… and relegated to a private realm where it cannot interfere with secularism’s totalitarian agenda. I realize that in using that particular term, I’m dropping a rhetorical bomb, but I am not doing so casually. A more tolerant liberalism allows, not only for freedom of worship, but also for real freedom of religion, which is to say, the expression of religious values in the public square and the free play of religious ideas in the public conversation. Most of our founding fathers advocated just this type of liberalism. But there is another modality of secularism — sadly on display in the current administration — that is actively aggressive toward religion, precisely because it sees religion as its primary rival in the public arena.
The reason that the Bill of Rights — the first ten amendments to the Constitution — is so important is that it holds off the tendency, inherent in any government, toward totalitarianism, even if that means the totalitarianism of the majority. The very first amendment, of course, guarantees the free exercise of religion in our country. Our founders obviously feared that even a democratic system, predicated upon a repudiation of tyranny, could become so tyrannical itself that it would seek to intrude upon the sacred realm of the religious conscience. As Jefferson, Tocqueville, Lincoln, and many others have seen, our democracy is especially healthy when it disallows a concentration of power — political, economic, or cultural — in any one place. I would hope that American Catholics would argue against the Obama administration’s move, not only because they are Catholics, but also because they are Americans.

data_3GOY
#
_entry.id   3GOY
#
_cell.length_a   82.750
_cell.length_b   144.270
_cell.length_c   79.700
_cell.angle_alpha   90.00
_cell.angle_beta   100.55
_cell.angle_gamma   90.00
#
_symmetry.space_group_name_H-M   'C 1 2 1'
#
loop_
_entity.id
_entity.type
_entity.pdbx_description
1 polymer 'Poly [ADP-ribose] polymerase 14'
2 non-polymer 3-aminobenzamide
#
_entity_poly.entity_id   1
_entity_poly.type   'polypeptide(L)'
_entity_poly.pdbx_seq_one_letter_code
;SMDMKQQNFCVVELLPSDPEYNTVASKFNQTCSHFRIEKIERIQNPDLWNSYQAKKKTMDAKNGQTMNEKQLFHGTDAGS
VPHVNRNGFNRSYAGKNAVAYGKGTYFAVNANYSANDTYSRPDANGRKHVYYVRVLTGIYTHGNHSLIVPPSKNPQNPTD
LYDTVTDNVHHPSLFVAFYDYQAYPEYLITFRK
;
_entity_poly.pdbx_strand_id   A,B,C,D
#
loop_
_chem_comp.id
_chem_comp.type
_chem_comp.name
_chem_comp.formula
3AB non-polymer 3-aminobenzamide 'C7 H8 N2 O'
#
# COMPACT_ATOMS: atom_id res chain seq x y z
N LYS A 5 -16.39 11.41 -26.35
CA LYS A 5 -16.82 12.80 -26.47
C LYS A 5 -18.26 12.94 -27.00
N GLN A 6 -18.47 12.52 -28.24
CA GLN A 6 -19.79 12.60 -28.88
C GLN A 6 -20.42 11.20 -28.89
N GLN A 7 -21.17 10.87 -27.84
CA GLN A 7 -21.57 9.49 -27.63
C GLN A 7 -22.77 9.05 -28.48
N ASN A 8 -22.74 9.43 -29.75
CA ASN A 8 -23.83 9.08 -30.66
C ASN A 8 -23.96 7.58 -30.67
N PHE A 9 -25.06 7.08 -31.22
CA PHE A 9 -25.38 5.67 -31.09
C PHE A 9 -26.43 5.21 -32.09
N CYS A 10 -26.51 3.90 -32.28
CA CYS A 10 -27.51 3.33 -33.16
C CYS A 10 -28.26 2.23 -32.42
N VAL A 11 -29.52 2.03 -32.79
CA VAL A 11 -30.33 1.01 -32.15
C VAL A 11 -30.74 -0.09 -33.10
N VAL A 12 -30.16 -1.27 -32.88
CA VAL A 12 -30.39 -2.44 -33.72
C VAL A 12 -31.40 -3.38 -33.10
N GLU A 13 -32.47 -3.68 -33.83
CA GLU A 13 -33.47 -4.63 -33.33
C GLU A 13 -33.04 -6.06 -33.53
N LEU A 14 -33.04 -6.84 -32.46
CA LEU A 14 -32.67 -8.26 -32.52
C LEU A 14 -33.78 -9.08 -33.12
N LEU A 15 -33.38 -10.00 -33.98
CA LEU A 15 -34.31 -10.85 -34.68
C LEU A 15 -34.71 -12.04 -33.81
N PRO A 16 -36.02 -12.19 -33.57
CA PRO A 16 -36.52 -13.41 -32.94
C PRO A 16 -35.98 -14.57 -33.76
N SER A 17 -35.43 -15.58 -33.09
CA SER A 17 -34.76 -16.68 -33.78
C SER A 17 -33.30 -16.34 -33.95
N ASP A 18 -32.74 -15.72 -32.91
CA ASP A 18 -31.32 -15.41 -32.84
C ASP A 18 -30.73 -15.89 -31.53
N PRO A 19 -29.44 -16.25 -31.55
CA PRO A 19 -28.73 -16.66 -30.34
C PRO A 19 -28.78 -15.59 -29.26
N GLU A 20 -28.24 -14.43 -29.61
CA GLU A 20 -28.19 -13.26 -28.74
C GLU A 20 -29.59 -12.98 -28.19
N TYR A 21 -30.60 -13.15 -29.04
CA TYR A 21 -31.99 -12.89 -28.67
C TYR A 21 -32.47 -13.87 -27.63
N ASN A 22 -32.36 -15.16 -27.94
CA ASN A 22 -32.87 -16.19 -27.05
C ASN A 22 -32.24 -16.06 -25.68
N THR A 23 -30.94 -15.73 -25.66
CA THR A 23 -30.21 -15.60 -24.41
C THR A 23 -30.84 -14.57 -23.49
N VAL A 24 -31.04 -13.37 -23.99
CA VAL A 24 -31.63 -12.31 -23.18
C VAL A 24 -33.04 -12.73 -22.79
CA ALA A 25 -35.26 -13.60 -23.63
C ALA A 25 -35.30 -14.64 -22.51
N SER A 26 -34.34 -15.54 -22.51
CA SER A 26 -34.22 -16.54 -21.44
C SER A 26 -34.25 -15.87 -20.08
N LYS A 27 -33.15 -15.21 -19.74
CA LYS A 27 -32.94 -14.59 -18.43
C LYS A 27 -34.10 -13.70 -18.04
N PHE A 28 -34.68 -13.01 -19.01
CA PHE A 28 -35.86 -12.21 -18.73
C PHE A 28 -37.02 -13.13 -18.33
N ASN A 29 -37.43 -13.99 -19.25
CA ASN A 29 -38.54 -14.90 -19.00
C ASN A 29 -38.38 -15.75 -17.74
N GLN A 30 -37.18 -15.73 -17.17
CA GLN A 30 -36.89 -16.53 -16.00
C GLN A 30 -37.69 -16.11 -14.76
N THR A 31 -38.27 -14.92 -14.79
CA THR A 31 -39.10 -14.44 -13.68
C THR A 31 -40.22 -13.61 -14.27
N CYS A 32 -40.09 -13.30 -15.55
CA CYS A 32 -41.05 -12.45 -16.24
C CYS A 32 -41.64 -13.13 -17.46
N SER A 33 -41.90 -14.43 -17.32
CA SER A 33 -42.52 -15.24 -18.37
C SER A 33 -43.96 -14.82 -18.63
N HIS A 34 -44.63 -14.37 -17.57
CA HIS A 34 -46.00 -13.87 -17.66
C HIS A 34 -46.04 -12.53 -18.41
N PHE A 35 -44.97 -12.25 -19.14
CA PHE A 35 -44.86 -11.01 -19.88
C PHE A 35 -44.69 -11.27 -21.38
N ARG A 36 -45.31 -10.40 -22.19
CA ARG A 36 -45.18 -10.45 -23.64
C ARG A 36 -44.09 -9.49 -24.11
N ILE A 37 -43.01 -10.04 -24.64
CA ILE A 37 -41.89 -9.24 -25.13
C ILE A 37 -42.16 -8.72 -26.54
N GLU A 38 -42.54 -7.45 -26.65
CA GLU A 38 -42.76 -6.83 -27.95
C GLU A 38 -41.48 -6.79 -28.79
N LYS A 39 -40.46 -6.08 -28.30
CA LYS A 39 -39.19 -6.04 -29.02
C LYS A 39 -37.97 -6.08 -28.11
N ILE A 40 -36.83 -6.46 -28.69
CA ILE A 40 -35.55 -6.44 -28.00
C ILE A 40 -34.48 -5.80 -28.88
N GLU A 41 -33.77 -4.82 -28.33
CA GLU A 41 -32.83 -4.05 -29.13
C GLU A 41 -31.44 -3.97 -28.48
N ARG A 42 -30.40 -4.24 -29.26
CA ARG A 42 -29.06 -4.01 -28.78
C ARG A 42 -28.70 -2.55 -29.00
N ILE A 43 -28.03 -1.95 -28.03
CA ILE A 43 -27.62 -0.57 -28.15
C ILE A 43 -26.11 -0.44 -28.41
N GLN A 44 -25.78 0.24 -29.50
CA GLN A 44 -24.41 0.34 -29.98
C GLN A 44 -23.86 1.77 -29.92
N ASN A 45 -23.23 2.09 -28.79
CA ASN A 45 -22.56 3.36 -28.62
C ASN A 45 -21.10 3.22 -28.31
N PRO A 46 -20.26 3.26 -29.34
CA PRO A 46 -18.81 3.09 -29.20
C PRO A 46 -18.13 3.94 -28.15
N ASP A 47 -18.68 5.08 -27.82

Read the entire piece, “The HHS Mandate: Anti-Catholic and Un-American”, on NRO’s “The Corner”.
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